Opening Bell: Dublin retailers feel strike pain, Gresham Hotel sold, Obama closes tax loopholes

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Dublin retailers are calling on all involved in the Dublin Bus strike to 'get talking' and 'get the buses moving'.

Richard Guiney, CEO of the business group DublinTown, has said they are already feeling a drop in trade and are worried about the damage that could be caused by a prolonged strike.

"Obviously the transport into the city centre is vital," he said. "Not only for the businesses in the retail and hospitality [sector] who rely on the bus service to provide basically 40% of their customer base, but also in terms of people working in offices being able to access their place of work.

"So the transport system is integral to the Dublin economy and this industrial action is having very significant reverberations right across the economy."

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A statutory commission of investigation into NAMA's sale of Project Eagle has been agreed to in principle.

The Government and opposition have met in the wake of the C&AG report that found that the taxpayer potentially lost out on as much as €220 million on the sale of the Northern loanbook.

Opposition leaders will be able to make submissions on what should be investigated.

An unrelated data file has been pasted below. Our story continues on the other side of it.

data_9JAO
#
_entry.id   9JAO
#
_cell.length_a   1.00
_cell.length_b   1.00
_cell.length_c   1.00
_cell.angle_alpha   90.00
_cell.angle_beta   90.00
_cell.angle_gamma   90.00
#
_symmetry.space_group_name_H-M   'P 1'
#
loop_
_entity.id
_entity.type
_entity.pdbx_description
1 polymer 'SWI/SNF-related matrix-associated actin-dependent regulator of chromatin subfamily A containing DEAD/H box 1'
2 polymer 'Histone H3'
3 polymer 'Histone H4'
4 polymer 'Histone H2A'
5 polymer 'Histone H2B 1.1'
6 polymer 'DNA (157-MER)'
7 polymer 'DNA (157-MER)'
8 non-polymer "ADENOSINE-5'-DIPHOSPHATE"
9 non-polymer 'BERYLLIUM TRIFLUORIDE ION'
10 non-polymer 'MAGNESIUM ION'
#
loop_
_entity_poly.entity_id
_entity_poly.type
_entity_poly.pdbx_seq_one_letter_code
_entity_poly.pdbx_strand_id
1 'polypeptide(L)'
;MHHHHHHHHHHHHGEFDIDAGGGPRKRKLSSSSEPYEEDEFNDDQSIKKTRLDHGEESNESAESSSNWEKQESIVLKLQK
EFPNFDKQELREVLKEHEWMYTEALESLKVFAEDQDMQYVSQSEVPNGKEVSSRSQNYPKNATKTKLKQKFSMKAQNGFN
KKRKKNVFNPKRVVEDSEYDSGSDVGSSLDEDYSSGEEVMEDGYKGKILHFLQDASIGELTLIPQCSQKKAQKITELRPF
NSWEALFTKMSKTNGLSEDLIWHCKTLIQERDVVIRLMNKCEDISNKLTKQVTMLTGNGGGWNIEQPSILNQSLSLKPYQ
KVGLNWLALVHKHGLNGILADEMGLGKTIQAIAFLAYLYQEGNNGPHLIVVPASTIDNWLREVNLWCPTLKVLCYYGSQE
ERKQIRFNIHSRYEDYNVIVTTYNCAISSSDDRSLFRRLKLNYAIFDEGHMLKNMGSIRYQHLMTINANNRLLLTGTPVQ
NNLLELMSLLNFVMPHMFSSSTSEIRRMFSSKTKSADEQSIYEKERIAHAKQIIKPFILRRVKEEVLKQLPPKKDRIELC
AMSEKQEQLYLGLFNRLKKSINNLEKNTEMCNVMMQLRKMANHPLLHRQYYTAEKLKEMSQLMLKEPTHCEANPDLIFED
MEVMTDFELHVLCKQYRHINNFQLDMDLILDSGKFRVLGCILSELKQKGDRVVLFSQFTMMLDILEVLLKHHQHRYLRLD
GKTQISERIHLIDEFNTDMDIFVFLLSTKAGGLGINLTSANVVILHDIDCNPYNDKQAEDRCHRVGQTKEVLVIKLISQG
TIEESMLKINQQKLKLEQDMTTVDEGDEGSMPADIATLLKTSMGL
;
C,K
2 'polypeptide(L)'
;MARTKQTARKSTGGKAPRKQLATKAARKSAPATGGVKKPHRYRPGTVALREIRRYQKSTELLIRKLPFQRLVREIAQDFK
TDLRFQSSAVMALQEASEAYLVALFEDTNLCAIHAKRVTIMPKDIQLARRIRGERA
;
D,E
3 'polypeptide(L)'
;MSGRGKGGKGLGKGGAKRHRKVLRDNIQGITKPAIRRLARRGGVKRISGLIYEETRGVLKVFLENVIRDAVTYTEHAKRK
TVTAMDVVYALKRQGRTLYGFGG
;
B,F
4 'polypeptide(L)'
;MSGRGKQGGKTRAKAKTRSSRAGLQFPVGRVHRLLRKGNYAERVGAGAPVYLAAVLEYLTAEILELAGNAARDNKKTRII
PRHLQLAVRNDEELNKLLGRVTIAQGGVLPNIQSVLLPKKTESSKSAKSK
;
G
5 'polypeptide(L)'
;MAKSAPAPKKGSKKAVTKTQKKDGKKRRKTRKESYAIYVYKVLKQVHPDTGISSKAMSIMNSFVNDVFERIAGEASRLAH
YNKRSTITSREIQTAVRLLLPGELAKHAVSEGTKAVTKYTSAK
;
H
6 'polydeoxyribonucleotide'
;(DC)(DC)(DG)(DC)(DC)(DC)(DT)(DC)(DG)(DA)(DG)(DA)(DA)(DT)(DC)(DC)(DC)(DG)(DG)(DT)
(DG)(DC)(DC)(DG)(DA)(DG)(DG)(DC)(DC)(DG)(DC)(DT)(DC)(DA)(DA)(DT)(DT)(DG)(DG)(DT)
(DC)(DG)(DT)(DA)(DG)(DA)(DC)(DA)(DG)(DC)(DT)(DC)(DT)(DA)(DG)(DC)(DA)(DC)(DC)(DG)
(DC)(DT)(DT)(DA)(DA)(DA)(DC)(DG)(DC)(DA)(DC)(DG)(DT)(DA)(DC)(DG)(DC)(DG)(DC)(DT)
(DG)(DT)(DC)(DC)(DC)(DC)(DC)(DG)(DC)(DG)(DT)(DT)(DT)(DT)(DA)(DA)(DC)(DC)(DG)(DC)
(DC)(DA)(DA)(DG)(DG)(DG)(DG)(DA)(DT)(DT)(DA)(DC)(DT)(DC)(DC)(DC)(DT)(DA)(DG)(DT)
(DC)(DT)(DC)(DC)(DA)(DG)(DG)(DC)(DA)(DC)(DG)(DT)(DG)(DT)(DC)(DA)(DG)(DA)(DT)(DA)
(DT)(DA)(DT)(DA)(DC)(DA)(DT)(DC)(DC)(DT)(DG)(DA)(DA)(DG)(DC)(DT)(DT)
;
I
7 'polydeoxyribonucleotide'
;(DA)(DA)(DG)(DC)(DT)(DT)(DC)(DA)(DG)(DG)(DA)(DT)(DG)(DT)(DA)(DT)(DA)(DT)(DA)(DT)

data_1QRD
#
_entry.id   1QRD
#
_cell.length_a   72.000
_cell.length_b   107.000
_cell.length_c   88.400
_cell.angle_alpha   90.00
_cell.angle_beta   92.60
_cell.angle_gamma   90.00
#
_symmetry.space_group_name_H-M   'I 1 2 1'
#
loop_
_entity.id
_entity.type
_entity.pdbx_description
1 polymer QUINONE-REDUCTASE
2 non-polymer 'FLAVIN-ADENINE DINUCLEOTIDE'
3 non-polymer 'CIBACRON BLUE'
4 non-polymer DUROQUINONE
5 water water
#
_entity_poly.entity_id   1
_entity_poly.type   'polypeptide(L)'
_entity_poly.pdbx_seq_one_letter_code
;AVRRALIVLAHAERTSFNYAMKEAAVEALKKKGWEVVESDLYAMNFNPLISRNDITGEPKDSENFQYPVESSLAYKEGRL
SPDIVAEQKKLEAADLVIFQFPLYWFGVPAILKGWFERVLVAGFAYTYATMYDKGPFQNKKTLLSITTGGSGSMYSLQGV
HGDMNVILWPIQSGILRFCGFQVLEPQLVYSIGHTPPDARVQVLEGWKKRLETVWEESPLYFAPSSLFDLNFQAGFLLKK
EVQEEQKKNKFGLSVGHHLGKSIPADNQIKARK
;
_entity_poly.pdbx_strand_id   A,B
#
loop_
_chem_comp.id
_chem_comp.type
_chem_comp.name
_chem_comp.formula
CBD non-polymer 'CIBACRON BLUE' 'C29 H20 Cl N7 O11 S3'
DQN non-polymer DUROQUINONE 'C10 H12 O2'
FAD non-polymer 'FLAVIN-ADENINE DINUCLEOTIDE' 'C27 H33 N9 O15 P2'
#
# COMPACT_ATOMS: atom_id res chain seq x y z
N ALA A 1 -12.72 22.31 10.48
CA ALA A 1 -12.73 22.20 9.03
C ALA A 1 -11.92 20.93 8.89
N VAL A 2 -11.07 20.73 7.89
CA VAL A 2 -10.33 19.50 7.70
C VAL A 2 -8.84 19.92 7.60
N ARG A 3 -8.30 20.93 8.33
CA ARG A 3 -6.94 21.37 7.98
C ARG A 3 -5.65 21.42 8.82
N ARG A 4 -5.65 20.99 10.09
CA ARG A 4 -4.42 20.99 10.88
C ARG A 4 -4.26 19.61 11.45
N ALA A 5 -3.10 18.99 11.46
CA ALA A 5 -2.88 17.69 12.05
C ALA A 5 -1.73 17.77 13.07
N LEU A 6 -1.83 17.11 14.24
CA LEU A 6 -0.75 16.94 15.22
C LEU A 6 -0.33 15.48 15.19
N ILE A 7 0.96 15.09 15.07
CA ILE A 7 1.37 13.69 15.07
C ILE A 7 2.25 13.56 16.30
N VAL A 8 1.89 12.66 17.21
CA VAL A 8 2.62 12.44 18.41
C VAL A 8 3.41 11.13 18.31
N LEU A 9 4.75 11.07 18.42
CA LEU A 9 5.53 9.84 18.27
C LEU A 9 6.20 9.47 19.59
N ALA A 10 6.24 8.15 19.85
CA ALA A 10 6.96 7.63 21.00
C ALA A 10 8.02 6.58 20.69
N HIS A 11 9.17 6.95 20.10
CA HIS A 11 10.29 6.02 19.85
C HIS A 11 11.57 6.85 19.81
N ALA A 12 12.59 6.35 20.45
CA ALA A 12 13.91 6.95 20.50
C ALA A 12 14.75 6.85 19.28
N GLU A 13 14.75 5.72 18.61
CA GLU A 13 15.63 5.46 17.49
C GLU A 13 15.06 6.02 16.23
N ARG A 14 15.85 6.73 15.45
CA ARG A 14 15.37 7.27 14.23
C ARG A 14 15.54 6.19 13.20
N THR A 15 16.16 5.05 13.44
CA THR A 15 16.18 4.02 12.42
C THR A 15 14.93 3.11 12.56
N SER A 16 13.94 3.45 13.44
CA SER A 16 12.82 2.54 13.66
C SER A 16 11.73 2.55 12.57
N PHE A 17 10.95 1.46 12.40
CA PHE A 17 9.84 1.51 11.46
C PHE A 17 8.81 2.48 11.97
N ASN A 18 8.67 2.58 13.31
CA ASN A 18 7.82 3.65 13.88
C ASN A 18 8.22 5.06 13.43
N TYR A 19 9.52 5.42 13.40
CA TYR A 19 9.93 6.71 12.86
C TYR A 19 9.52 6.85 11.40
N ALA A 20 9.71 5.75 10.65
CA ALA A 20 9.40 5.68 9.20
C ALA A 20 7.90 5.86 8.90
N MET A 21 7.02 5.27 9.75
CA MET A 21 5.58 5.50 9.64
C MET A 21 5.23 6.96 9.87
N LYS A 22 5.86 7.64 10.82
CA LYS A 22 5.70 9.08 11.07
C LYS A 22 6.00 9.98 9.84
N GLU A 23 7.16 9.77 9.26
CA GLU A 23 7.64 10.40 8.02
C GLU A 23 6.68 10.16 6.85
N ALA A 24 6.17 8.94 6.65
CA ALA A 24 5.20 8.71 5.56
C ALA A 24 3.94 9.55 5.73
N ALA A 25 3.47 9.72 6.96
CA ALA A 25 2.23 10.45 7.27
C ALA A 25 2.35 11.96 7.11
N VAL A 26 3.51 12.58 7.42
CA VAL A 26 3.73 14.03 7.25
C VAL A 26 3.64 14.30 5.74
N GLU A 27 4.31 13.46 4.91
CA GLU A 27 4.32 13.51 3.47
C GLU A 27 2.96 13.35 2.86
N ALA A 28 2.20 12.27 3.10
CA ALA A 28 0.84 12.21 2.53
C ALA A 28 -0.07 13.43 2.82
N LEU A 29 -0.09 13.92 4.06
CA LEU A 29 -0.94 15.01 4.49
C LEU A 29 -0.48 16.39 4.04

Sinn Féin's Finance spokesperson Pearse Doherty said that these submissions will be crucial in the formation of the inquiry:

"We wanted acknowledgement that there would be a commission of investigation.

"The second thing is we wanted a process where the parties and groups could input into the scope of the commission of investigation and that was acceded to as well, where we would get an opportunity to submit our views. We gave some of them verbally – that it should be modular, it shouldn't be as restrictive as Project Eagle..."

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The Gresham Hotel has been sold to the Spanish group RIU for €92 million.

RIU fended off competition from US private equity firms Apollo and Cerberus and finalised the deal this week.

The iconic hotel, which has stood for almost two centuries on O'Connell Street, was put on the market by NAMA earlier this year.

It had been owned by builder Bryan Cullen's Precinct Investments, a vehicle used in 2004 to take the then-stock market-listed Gresham Hotel Group private in a €117m deal.

Luis Riu, chief executive of RIU Hotels & Resorts, said:

"Dublin is now one of the most interesting cities for investment.

"Its tourism industry is booming, demand for rooms rising and the city is putting a lot of money into its infrastructure. We are extremely pleased with the purchase of this hotel in one of the most beautiful European capitals.

"We are sure that it will be the perfect addition to our collection of Riu Plaza hotels and many returning RIU clients will be drawn to discovering this destination with us."

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The Obama administration has moved to limit the use of foreign tax credits by US multinational companies to reduce their tax bills at home.

The US Treasury confirmed that it was tightening restrictions on these credits on Thursday, as it closes tax loopholes following the European Commission's decision that Apple owes Ireland some €13 billion in back taxes.

According to Reuters, the new rule will prevent multinationals from "splitting", a strategy that allows them to bring foreign tax credits into the US without repatriating the income from which the derived.

Apple had no comment on the tax notice.